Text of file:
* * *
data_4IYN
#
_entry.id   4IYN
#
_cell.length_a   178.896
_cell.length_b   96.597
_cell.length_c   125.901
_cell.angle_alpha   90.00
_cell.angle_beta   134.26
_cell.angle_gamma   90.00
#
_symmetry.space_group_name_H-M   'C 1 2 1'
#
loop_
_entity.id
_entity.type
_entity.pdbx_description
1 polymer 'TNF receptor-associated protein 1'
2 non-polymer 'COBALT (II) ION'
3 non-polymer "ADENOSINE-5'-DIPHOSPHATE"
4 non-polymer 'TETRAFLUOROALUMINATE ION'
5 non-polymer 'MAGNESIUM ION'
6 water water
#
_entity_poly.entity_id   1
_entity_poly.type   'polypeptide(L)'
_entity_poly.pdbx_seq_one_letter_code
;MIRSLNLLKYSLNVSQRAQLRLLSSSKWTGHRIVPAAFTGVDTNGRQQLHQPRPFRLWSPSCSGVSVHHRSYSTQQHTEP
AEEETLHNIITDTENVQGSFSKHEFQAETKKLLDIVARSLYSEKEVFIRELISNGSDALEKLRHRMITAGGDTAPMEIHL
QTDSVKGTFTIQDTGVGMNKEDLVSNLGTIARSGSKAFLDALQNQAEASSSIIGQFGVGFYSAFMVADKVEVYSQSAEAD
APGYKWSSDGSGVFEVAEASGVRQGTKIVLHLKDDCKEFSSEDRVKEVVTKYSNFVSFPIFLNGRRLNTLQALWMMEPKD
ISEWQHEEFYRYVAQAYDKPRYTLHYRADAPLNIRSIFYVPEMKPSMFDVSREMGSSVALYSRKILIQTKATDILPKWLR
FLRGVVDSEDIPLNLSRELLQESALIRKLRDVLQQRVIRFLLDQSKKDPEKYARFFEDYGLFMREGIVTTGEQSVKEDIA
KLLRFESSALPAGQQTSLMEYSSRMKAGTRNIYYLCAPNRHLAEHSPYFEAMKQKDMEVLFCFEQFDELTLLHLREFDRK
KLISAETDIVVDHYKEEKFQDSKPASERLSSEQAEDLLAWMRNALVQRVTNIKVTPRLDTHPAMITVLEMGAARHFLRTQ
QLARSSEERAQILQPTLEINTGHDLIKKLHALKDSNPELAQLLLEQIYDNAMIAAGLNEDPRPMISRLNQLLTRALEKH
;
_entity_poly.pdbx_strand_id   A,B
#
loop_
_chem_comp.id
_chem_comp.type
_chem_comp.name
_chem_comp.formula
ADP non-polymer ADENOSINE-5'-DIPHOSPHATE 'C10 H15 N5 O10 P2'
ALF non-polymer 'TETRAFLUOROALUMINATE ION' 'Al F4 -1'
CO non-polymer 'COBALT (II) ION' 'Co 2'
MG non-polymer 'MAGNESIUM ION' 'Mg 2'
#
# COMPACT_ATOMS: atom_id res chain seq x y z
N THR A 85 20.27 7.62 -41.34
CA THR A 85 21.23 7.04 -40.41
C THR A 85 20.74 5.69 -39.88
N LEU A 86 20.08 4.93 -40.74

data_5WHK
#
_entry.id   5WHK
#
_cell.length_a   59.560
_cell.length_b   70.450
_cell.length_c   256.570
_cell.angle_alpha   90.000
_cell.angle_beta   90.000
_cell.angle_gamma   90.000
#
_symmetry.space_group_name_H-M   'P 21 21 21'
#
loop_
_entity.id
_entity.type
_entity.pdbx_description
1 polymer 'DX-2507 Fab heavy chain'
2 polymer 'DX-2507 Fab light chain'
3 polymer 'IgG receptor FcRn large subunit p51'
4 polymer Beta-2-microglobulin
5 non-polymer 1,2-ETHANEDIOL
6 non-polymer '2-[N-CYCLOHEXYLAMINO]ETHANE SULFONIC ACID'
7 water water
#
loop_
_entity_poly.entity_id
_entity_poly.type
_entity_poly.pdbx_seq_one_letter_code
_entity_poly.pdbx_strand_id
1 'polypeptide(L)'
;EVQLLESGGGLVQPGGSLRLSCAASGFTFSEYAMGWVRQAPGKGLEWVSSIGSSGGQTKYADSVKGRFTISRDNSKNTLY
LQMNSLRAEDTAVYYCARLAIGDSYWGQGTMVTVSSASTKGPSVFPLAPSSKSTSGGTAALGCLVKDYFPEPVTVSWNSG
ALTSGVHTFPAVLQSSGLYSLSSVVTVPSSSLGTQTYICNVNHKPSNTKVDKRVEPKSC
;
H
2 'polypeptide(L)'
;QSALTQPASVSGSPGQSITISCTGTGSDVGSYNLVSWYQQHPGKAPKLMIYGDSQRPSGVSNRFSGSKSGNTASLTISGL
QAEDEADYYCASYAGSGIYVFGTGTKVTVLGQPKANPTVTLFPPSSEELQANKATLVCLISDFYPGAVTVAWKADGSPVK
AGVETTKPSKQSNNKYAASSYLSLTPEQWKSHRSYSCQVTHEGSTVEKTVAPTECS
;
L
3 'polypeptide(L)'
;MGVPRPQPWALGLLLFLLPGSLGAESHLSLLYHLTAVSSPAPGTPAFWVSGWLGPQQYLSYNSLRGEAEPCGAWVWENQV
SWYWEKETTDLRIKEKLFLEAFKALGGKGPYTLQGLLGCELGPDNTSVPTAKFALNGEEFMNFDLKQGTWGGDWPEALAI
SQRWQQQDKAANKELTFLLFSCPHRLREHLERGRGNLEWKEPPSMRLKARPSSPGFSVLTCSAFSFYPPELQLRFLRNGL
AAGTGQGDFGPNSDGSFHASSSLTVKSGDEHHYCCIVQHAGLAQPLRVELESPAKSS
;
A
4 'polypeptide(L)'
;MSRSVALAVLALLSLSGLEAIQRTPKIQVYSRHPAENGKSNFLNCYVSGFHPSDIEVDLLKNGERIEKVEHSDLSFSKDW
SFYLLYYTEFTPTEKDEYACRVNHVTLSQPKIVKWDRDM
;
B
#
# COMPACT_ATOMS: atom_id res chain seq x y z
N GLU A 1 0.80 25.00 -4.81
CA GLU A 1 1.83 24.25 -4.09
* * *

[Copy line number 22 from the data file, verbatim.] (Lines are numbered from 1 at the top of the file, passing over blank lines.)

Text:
5 non-polymer 'MAGNESIUM ION'